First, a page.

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Ann N Y Acad Sci. 1997 Jan 15;807:210-8.

Psychobiological consequences of social relationships.

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  • 1Department of Psychology, University of Delaware, Newark 19716-2577, USA.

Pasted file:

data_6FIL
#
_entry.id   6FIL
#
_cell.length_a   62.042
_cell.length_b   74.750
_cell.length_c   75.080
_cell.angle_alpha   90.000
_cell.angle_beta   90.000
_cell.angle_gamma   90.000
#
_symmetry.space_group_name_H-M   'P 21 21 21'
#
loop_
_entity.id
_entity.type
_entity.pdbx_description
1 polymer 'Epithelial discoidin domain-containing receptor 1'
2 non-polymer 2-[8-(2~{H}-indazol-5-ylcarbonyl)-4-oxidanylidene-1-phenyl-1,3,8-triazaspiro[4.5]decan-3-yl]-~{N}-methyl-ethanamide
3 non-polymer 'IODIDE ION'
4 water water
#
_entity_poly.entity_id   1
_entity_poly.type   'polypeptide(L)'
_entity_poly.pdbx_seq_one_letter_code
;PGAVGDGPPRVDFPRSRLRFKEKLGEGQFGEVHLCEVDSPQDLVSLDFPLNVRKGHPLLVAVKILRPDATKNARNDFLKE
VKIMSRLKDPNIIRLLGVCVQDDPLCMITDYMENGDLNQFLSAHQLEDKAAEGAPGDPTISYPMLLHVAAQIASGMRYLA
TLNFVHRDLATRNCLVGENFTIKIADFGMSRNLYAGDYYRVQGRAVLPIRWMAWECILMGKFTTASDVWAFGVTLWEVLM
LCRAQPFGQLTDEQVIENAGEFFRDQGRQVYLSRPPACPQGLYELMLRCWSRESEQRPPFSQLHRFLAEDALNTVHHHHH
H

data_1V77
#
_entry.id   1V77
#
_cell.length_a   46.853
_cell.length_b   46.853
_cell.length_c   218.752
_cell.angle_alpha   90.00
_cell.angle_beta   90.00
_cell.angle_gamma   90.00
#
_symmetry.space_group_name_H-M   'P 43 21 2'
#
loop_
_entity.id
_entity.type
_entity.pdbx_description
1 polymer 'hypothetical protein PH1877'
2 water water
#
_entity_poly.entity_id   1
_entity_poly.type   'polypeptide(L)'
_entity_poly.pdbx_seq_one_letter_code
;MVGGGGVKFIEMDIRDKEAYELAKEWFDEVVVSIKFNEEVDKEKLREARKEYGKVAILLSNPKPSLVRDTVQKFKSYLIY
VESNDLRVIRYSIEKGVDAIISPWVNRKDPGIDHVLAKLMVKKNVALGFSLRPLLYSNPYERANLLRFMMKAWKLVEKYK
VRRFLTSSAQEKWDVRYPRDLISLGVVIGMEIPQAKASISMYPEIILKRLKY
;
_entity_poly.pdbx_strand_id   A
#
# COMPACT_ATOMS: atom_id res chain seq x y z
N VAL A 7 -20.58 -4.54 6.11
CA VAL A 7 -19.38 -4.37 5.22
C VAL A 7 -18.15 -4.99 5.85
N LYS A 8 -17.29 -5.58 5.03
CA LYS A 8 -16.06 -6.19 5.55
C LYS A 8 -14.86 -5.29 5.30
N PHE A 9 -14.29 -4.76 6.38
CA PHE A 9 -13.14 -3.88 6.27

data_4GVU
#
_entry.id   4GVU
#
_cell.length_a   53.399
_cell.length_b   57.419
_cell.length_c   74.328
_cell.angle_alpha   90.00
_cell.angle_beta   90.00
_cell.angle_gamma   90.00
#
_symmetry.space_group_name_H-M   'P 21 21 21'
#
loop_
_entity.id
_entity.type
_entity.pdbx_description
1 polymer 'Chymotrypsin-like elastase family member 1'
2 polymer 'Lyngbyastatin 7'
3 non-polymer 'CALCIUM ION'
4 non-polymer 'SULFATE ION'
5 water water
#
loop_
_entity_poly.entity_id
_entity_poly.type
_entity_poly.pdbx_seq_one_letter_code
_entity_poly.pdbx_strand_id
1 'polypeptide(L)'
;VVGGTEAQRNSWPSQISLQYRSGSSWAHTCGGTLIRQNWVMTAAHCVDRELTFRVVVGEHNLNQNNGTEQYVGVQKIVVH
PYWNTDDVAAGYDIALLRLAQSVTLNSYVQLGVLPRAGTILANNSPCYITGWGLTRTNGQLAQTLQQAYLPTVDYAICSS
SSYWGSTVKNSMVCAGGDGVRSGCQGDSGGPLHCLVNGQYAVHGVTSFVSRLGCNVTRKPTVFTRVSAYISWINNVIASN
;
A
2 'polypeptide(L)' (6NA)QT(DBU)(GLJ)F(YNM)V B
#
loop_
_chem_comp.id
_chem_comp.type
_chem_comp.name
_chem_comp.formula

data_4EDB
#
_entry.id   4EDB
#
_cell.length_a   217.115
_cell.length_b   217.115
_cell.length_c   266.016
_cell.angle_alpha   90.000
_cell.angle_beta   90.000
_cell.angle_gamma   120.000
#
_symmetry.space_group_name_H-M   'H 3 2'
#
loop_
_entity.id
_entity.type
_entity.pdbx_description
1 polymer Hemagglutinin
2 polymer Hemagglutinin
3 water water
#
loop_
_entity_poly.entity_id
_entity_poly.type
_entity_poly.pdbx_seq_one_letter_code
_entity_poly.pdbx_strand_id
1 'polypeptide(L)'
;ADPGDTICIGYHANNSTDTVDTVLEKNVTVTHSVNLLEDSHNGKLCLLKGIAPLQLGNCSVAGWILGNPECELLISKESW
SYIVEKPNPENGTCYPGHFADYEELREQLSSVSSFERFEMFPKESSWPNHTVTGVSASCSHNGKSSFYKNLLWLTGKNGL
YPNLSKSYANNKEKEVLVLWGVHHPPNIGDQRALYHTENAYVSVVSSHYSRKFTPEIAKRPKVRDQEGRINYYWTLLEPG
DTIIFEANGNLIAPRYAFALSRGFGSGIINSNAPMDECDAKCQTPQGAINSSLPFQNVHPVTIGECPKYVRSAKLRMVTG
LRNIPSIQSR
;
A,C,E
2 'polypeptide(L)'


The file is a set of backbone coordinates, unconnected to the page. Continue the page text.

Social separations can induce long-lasting increases in cortisol, whereas companionship can result in social buffering. Preliminary evidence from studies of squirrel monkeys suggests that social separation-induced hypersecretion of cortisol is initially driven by hypersecretion of ACTH. From 1-21 days postseparation, however, cortisol remains elevated above pre-separation controls, while ACTH levels are consistently reduced. Hypercortisolism is maintained despite reductions in ACTH, because adrenal responsiveness to ACTH is enhanced. Low circulating ACTH, in turn, is maintained by robust feedback mechanisms that apparently inhibit biosynthesis or release of pituitary ACTH. These findings are consistent with neuroendocrine interactions known or hypothesized to occur during major depressive disorders in humans and raise unique possibilities for comparative research in human and nonhuman primates.

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